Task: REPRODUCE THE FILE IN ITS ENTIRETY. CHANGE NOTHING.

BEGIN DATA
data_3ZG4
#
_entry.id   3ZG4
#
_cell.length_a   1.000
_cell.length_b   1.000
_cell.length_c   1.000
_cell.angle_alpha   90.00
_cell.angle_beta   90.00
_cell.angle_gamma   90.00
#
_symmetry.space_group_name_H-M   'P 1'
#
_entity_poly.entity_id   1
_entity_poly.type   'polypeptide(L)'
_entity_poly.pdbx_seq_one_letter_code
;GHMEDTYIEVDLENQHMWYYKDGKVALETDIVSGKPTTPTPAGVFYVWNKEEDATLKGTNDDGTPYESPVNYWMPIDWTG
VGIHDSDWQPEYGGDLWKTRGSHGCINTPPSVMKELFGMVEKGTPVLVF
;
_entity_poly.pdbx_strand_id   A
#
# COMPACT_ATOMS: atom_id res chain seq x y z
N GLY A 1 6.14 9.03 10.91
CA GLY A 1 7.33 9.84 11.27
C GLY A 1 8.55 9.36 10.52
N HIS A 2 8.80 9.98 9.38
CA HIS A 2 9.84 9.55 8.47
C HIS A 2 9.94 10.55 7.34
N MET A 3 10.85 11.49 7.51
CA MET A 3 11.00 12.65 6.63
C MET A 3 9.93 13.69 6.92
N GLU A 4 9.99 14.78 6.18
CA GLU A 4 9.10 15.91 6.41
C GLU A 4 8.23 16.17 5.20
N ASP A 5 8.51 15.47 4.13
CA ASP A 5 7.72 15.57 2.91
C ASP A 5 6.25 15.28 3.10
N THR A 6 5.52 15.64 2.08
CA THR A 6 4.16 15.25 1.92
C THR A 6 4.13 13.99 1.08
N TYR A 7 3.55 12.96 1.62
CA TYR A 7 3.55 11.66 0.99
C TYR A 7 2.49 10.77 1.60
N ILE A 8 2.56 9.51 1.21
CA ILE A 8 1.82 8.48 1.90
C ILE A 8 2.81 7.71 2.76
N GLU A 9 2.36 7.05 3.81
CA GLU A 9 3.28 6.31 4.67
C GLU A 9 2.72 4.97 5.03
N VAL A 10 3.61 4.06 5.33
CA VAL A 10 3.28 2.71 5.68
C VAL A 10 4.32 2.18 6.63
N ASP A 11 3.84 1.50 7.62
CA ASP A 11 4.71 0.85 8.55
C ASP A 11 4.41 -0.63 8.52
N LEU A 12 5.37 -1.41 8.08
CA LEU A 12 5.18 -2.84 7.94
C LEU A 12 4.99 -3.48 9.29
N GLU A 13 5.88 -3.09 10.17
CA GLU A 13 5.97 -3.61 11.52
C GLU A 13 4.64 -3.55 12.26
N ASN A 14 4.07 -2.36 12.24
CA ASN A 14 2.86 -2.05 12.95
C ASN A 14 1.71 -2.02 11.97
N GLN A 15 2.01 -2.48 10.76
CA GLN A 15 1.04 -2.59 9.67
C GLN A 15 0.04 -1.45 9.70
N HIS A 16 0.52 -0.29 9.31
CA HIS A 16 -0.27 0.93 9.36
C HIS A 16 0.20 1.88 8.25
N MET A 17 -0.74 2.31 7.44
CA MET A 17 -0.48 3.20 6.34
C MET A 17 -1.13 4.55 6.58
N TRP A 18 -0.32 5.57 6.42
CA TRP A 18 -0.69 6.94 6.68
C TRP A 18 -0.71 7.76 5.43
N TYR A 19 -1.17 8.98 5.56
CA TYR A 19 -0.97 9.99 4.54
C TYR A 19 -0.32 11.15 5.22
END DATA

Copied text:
data_3ZG4
#
_entry.id   3ZG4
#
_cell.length_a   1.000
_cell.length_b   1.000
_cell.length_c   1.000
_cell.angle_alpha   90.00
_cell.angle_beta   90.00
_cell.angle_gamma   90.00
#
_symmetry.space_group_name_H-M   'P 1'
#
_entity_poly.entity_id   1
_entity_poly.type   'polypeptide(L)'
_entity_poly.pdbx_seq_one_letter_code
;GHMEDTYIEVDLENQHMWYYKDGKVALETDIVSGKPTTPTPAGVFYVWNKEEDATLKGTNDDGTPYESPVNYWMPIDWTG
VGIHDSDWQPEYGGDLWKTRGSHGCINTPPSVMKELFGMVEKGTPVLVF
;
_entity_poly.pdbx_strand_id   A
#
# COMPACT_ATOMS: atom_id res chain seq x y z
N GLY A 1 6.14 9.03 10.91
CA GLY A 1 7.33 9.84 11.27
C GLY A 1 8.55 9.36 10.52
N HIS A 2 8.80 9.98 9.38
CA HIS A 2 9.84 9.55 8.47
C HIS A 2 9.94 10.55 7.34
N MET A 3 10.85 11.49 7.51
CA MET A 3 11.00 12.65 6.63
C MET A 3 9.93 13.69 6.92
N GLU A 4 9.99 14.78 6.18
CA GLU A 4 9.10 15.91 6.41
C GLU A 4 8.23 16.17 5.20
N ASP A 5 8.51 15.47 4.13
CA ASP A 5 7.72 15.57 2.91
C ASP A 5 6.25 15.28 3.10
N THR A 6 5.52 15.64 2.08
CA THR A 6 4.16 15.25 1.92
C THR A 6 4.13 13.99 1.08
N TYR A 7 3.55 12.96 1.62
CA TYR A 7 3.55 11.66 0.99
C TYR A 7 2.49 10.77 1.60
N ILE A 8 2.56 9.51 1.21
CA ILE A 8 1.82 8.48 1.90
C ILE A 8 2.81 7.71 2.76
N GLU A 9 2.36 7.05 3.81
CA GLU A 9 3.28 6.31 4.67
C GLU A 9 2.72 4.97 5.03
N VAL A 10 3.61 4.06 5.33
CA VAL A 10 3.28 2.71 5.68
C VAL A 10 4.32 2.18 6.63
N ASP A 11 3.84 1.50 7.62
CA ASP A 11 4.71 0.85 8.55
C ASP A 11 4.41 -0.63 8.52
N LEU A 12 5.37 -1.41 8.08
CA LEU A 12 5.18 -2.84 7.94
C LEU A 12 4.99 -3.48 9.29
N GLU A 13 5.88 -3.09 10.17
CA GLU A 13 5.97 -3.61 11.52
C GLU A 13 4.64 -3.55 12.26
N ASN A 14 4.07 -2.36 12.24
CA ASN A 14 2.86 -2.05 12.95
C ASN A 14 1.71 -2.02 11.97
N GLN A 15 2.01 -2.48 10.76
CA GLN A 15 1.04 -2.59 9.67
C GLN A 15 0.04 -1.45 9.70
N HIS A 16 0.52 -0.29 9.31
CA HIS A 16 -0.27 0.93 9.36
C HIS A 16 0.20 1.88 8.25
N MET A 17 -0.74 2.31 7.44
CA MET A 17 -0.48 3.20 6.34
C MET A 17 -1.13 4.55 6.58
N TRP A 18 -0.32 5.57 6.42
CA TRP A 18 -0.69 6.94 6.68
C TRP A 18 -0.71 7.76 5.43
N TYR A 19 -1.17 8.98 5.56
CA TYR A 19 -0.97 9.99 4.54
C TYR A 19 -0.32 11.15 5.22